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PostPosted: Wed Feb 28, 2018 9:20 pm 
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Location: Rio de Janeiro - Brazil
instantaphex wrote:
Will this have the same effect? Will it expand out into an array of the low bytes and high bytes?

This is just combining 2 separate functionalities of ca65: the .define command creates an identifier that will expand into the list of things every time you use it, while .lobytes and .hibytes will extract only the low or high bytes of the list of values you give them. So yeah, this will create two tables, one with only the low bytes and the other with only the high bytes.

Quote:
I've noticed some people using some "dot" type notation in their code, is this just by convention or is there some syntactic sugar for that type of thing in ca65?

Sounds like you're talking about scopes. Scopes encapsulate symbols so they're not visible to parent scopes, unless you use named scopes and access their children using "::". For example: jsr Video::UpdatePalette will call the subroutine "UpdatePalette" that was defined inside the "Video" scope. Scopes are useful for organization purposes, but also allow you to reuse labels (e.g. if each subroutine has its own scope, all of the can have a label called "Return").


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PostPosted: Wed Feb 28, 2018 10:04 pm 
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Posts: 30
Location: Houston, TX
tokumaru wrote:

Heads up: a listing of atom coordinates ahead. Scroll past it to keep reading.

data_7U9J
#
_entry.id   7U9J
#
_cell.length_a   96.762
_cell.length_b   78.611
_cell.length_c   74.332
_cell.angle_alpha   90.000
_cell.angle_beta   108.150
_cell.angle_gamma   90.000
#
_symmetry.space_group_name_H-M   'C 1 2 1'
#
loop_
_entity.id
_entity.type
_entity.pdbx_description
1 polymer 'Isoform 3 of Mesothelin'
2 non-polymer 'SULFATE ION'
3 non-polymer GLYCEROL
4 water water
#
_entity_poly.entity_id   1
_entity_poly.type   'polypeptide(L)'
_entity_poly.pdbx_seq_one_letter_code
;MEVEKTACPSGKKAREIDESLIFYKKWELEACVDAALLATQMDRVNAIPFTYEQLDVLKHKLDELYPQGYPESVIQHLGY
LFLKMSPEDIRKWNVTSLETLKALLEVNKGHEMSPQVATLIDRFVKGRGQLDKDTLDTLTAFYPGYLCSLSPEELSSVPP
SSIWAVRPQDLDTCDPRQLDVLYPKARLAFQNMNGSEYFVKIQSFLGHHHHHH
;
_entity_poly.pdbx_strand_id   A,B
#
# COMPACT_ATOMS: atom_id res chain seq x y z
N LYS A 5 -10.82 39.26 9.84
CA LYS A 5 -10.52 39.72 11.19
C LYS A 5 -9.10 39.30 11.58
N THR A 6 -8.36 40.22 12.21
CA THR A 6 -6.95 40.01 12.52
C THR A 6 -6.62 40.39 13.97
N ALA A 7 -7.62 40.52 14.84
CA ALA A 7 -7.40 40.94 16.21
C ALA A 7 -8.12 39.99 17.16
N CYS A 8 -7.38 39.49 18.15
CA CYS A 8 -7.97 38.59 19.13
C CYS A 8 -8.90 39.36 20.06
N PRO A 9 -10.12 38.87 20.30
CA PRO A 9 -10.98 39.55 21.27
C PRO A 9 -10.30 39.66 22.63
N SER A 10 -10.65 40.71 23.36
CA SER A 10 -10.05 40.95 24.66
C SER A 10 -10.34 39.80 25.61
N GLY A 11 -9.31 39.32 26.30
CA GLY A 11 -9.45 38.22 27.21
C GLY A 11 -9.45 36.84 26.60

instantaphex wrote:
Will this have the same effect? Will it expand out into an array of the low bytes and high bytes?

This is just combining 2 separate functionalities of ca65: the .define command creates an identifier that will expand into the list of things every time you use it, while .lobytes and .hibytes will extract only the low or high bytes of the list of values you give them. So yeah, this will create two tables, one with only the low bytes and the other with only the high bytes.

Quote:
I've noticed some people using some "dot" type notation in their code, is this just by convention or is there some syntactic sugar for that type of thing in ca65?

Sounds like you're talking about scopes. Scopes encapsulate symbols so they're not visible to parent scopes, unless you use named scopes and access their children using "::". For example: jsr Video::UpdatePalette will call the subroutine "UpdatePalette" that was defined inside the "Video" scope. Scopes are useful for organization purposes, but also allow you to reuse labels (e.g. if each subroutine has its own scope, all of the can have a label called "Return").


Ok that makes sense. As far as the scopes are concerned, that isn't quite what I was referring to. I was referring to seeing things like:

Code:
player.animations.walk


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PostPosted: Wed Feb 28, 2018 10:13 pm 
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Kasumi wrote: